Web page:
Dear readers. Please forgive the long absence, but I am in Africa on a trip: first, to Sierra Leone, and now in Ethiopia. The picture above was taken as our ferry drew away from Freetown port, and headed across the sea to Lunghi airport. Am here as part of a project for the reduction of maternal and newborn mortality in two countries, Sierra Leone and Ethiopia.
Of course here in Africa we are all watching the Eurozone crisis, the floods in Bangkok, the snow in Connecticut, and the upheavals at St. Paul’s
And observing these dramas from the perspective of one of the poorest countries in the world, has been salutary.
As I often mention in my talks, we may deplore our banking system, but countries without sound, well developed banking systems – that work to support development rather than financial elites – suffer quite unnecessary impoverishment and degradation. In Sierra Leone there are very few banks, only one ATM machine (as far as I could see) – and that was not fully trusted by Saloneans as they are known, so I was advised against using it (which may have been unfair). No payments are made by cheque or credit cards; only cash is accepted. But people get by – just – with the little money they can lay their hands on. Money changers operate on the street, and very efficient they are too. Obtaining hard currency from the only bank that supplies such hard currency in Freetown, was something of a feat.
But what really moved me was this simple fact: there is so much to do in Sierra Leone. And so many capable and articulate people to do it.
All they need is money.
And despite the fact that humanity has used and developed credit and money systems for about 5,000 years now…we still cannot manage to build a system that will allow Sierra Leoneans to do what is necessary to maintain dignity and life: namely, work.
Sure, Sierra Leone has a challenging climate: each night rain and thunderstorms – preceded by fearsome winds – swept in from the sea, and thrashed down on Freetown. The thought of poor families with children huddled under leaky corrugated roofs kept me awake and alarmed. The driving rain pours down the mountainsides which Freetown straddles, and systematically undermines roads, making it a major trial each morning to accomplish the simple task of moving from A to B, while keeping one’s humour, clothes and vehicle intact. And yet, and yet: there they were – endless lines of schoolchildren dressed in white plimsolls, white shirts and smart shorts – no doubt washed in the local river and ironed under those corrugated roofs by their mothers – dodging puddles as they marched determinedly to school, confident of a future.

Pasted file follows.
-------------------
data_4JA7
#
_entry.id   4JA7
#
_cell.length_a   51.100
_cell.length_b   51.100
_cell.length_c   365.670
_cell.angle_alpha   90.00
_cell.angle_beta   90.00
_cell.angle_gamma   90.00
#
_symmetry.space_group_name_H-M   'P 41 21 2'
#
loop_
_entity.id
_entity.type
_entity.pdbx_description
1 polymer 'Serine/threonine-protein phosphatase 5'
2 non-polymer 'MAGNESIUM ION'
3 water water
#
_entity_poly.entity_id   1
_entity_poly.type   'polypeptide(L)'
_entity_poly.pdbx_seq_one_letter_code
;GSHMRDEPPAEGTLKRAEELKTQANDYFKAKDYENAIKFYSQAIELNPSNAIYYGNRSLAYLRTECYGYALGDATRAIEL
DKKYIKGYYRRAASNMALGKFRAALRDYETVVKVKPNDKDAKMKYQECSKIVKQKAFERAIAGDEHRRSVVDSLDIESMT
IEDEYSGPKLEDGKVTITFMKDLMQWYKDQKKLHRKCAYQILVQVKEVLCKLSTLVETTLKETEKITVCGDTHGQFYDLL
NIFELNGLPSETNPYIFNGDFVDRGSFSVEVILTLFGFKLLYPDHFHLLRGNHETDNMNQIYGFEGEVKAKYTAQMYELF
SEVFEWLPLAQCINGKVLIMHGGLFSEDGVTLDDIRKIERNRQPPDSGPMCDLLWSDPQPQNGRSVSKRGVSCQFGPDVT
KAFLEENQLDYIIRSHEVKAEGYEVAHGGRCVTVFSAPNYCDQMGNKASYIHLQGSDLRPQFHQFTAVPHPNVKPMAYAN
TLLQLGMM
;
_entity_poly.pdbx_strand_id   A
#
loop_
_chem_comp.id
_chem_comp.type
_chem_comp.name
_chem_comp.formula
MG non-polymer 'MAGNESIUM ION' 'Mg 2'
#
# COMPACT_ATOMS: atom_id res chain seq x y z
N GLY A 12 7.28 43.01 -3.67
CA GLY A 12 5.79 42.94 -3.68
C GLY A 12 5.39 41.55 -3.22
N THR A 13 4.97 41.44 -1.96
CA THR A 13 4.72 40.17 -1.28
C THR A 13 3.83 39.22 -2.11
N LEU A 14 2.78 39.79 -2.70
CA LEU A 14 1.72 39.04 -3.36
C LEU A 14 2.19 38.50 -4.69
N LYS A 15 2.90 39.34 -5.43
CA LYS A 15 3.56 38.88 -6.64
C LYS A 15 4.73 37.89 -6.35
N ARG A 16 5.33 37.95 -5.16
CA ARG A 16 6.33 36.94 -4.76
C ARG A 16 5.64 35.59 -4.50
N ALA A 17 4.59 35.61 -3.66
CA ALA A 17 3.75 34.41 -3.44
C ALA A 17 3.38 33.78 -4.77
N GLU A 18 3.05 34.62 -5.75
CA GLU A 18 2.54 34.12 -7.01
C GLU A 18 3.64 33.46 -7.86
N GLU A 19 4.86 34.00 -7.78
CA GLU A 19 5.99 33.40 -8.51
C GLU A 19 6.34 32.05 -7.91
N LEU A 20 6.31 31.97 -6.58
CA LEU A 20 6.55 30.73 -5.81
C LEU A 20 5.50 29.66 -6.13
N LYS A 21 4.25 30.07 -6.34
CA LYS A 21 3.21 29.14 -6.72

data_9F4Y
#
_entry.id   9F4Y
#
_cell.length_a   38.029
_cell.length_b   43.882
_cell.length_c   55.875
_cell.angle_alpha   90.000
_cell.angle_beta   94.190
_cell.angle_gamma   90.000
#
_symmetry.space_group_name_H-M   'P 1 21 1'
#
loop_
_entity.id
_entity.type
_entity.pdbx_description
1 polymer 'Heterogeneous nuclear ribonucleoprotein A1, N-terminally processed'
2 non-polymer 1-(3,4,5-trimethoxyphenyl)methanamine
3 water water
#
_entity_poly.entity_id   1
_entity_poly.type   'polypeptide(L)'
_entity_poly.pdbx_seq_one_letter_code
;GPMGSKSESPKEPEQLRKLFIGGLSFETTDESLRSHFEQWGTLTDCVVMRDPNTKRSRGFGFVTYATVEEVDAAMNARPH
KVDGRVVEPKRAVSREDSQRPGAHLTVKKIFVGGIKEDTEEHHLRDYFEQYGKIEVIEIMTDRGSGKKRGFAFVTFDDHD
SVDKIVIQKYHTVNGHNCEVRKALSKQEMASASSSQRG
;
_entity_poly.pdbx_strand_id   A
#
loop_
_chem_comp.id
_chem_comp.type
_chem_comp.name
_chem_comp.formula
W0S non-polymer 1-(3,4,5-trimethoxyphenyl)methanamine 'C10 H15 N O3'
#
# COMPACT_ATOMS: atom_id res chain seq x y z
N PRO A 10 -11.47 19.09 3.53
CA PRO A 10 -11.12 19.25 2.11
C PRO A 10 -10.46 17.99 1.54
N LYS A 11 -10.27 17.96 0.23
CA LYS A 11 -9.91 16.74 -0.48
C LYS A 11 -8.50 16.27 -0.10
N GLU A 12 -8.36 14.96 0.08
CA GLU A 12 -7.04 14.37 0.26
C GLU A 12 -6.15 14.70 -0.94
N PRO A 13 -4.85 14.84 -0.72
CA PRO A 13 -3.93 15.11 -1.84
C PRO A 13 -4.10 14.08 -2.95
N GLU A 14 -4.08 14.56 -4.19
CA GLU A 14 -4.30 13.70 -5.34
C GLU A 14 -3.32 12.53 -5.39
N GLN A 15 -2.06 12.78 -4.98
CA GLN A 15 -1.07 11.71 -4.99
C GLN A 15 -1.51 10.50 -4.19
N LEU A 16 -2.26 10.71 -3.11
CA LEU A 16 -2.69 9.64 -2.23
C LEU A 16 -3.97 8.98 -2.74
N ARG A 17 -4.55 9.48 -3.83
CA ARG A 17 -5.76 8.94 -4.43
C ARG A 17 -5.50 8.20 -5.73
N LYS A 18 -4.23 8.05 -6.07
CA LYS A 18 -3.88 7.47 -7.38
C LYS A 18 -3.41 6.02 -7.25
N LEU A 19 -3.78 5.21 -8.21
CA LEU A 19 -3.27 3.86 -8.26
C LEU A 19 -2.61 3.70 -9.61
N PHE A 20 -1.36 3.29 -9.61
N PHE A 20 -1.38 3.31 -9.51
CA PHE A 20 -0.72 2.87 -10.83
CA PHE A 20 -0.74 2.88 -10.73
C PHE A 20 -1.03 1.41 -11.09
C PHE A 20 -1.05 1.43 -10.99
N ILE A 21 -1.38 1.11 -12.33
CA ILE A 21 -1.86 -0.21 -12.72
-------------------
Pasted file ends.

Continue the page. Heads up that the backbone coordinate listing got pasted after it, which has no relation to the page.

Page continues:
But as things stand that future looks bleak. 60% of Salonean youths are unemployed, according to the government.
So why can’t the IMF and World Bank, and all those accomplished economists that periodically undertake ‘missions’ (a telling word) to Sierra Leone – build an economic and monetary framework that makes it possible for Sierra Leoneans – and their eager schoolchildren – to do what they can do: work? To do what they can do to reconstruct and develop their country? To ‘afford what they can do?’
A distinguished woman member of the British House of Lords (and please readers, help me remember her name) once said: “all the poor need is money”. Sadly, despite their considerable intelligence; their education; their privileges – the world’s economic elite are not capable of creating a framework that provides the poor with the money they need to do what they can do – no more.
Far from creating such constructive frameworks, economists have instead put their minds to building divisive frameworks – such as that of the Eurozone – which cause divergence, rather than convergence; which disrupt rather than unite; which polarise rather than equalise.
It sure is time for a change. And with some luck, the times may be a’changing.